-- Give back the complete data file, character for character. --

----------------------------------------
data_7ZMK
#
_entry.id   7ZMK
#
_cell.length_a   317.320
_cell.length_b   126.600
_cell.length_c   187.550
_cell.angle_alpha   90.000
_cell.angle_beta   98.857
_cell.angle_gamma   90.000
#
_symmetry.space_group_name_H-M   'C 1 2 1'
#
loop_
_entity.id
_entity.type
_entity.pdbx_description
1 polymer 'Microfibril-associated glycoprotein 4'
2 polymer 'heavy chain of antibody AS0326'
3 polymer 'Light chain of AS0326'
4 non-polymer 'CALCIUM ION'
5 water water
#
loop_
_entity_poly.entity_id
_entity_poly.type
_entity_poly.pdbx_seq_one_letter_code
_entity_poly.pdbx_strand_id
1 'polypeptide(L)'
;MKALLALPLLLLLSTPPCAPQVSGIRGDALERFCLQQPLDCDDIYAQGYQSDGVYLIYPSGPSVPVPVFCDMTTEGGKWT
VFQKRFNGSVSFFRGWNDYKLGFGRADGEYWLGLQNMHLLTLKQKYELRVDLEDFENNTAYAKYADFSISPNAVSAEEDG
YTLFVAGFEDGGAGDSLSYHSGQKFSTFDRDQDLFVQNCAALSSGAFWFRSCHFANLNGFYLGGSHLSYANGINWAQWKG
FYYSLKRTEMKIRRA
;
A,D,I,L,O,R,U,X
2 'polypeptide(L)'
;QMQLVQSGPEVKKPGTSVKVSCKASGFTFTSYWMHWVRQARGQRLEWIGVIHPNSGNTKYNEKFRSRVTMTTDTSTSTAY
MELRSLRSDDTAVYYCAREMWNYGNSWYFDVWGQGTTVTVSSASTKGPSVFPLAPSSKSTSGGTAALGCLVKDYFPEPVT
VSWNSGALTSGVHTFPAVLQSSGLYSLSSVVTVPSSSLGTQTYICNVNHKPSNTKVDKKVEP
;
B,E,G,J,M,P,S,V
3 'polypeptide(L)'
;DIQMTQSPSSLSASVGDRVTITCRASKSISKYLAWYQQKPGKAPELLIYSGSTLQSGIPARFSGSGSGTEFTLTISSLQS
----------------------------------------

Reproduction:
data_7ZMK
#
_entry.id   7ZMK
#
_cell.length_a   317.320
_cell.length_b   126.600
_cell.length_c   187.550
_cell.angle_alpha   90.000
_cell.angle_beta   98.857
_cell.angle_gamma   90.000
#
_symmetry.space_group_name_H-M   'C 1 2 1'
#
loop_
_entity.id
_entity.type
_entity.pdbx_description
1 polymer 'Microfibril-associated glycoprotein 4'
2 polymer 'heavy chain of antibody AS0326'
3 polymer 'Light chain of AS0326'
4 non-polymer 'CALCIUM ION'
5 water water
#
loop_
_entity_poly.entity_id
_entity_poly.type
_entity_poly.pdbx_seq_one_letter_code
_entity_poly.pdbx_strand_id
1 'polypeptide(L)'
;MKALLALPLLLLLSTPPCAPQVSGIRGDALERFCLQQPLDCDDIYAQGYQSDGVYLIYPSGPSVPVPVFCDMTTEGGKWT
VFQKRFNGSVSFFRGWNDYKLGFGRADGEYWLGLQNMHLLTLKQKYELRVDLEDFENNTAYAKYADFSISPNAVSAEEDG
YTLFVAGFEDGGAGDSLSYHSGQKFSTFDRDQDLFVQNCAALSSGAFWFRSCHFANLNGFYLGGSHLSYANGINWAQWKG
FYYSLKRTEMKIRRA
;
A,D,I,L,O,R,U,X
2 'polypeptide(L)'
;QMQLVQSGPEVKKPGTSVKVSCKASGFTFTSYWMHWVRQARGQRLEWIGVIHPNSGNTKYNEKFRSRVTMTTDTSTSTAY
MELRSLRSDDTAVYYCAREMWNYGNSWYFDVWGQGTTVTVSSASTKGPSVFPLAPSSKSTSGGTAALGCLVKDYFPEPVT
VSWNSGALTSGVHTFPAVLQSSGLYSLSSVVTVPSSSLGTQTYICNVNHKPSNTKVDKKVEP
;
B,E,G,J,M,P,S,V
3 'polypeptide(L)'
;DIQMTQSPSSLSASVGDRVTITCRASKSISKYLAWYQQKPGKAPELLIYSGSTLQSGIPARFSGSGSGTEFTLTISSLQS